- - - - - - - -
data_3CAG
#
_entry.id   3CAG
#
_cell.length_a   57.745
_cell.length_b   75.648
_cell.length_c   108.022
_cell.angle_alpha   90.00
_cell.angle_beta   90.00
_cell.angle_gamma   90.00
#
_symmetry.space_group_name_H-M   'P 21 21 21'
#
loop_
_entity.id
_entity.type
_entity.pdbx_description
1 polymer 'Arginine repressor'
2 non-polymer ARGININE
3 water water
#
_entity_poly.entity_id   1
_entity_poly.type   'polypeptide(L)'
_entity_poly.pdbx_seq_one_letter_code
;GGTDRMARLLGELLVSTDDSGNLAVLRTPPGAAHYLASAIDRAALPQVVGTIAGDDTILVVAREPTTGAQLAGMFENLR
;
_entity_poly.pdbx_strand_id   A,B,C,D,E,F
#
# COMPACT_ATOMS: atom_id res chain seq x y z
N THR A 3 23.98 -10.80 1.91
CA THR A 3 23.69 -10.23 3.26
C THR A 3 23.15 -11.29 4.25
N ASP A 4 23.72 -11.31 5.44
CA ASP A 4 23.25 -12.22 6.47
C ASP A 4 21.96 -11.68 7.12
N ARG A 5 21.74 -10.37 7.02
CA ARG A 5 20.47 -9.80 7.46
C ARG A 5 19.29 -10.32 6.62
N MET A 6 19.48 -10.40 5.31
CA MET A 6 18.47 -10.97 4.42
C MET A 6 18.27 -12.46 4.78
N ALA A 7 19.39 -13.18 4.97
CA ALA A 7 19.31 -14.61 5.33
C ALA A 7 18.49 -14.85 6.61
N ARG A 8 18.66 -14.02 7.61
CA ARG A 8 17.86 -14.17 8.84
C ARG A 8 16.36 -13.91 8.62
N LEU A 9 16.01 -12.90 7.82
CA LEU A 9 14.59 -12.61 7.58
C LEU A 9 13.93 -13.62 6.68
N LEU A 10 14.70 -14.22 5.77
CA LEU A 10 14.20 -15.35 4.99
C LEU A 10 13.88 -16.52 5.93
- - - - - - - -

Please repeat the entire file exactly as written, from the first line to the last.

data_3CAG
#
_entry.id   3CAG
#
_cell.length_a   57.745
_cell.length_b   75.648
_cell.length_c   108.022
_cell.angle_alpha   90.00
_cell.angle_beta   90.00
_cell.angle_gamma   90.00
#
_symmetry.space_group_name_H-M   'P 21 21 21'
#
loop_
_entity.id
_entity.type
_entity.pdbx_description
1 polymer 'Arginine repressor'
2 non-polymer ARGININE
3 water water
#
_entity_poly.entity_id   1
_entity_poly.type   'polypeptide(L)'
_entity_poly.pdbx_seq_one_letter_code
;GGTDRMARLLGELLVSTDDSGNLAVLRTPPGAAHYLASAIDRAALPQVVGTIAGDDTILVVAREPTTGAQLAGMFENLR
;
_entity_poly.pdbx_strand_id   A,B,C,D,E,F
#
# COMPACT_ATOMS: atom_id res chain seq x y z
N THR A 3 23.98 -10.80 1.91
CA THR A 3 23.69 -10.23 3.26
C THR A 3 23.15 -11.29 4.25
N ASP A 4 23.72 -11.31 5.44
CA ASP A 4 23.25 -12.22 6.47
C ASP A 4 21.96 -11.68 7.12
N ARG A 5 21.74 -10.37 7.02
CA ARG A 5 20.47 -9.80 7.46
C ARG A 5 19.29 -10.32 6.62
N MET A 6 19.48 -10.40 5.31
CA MET A 6 18.47 -10.97 4.42
C MET A 6 18.27 -12.46 4.78
N ALA A 7 19.39 -13.18 4.97
CA ALA A 7 19.31 -14.61 5.33
C ALA A 7 18.49 -14.85 6.61
N ARG A 8 18.66 -14.02 7.61
CA ARG A 8 17.86 -14.17 8.84
C ARG A 8 16.36 -13.91 8.62
N LEU A 9 16.01 -12.90 7.82
CA LEU A 9 14.59 -12.61 7.58
C LEU A 9 13.93 -13.62 6.68
N LEU A 10 14.70 -14.22 5.77
CA LEU A 10 14.20 -15.35 4.99
C LEU A 10 13.88 -16.52 5.93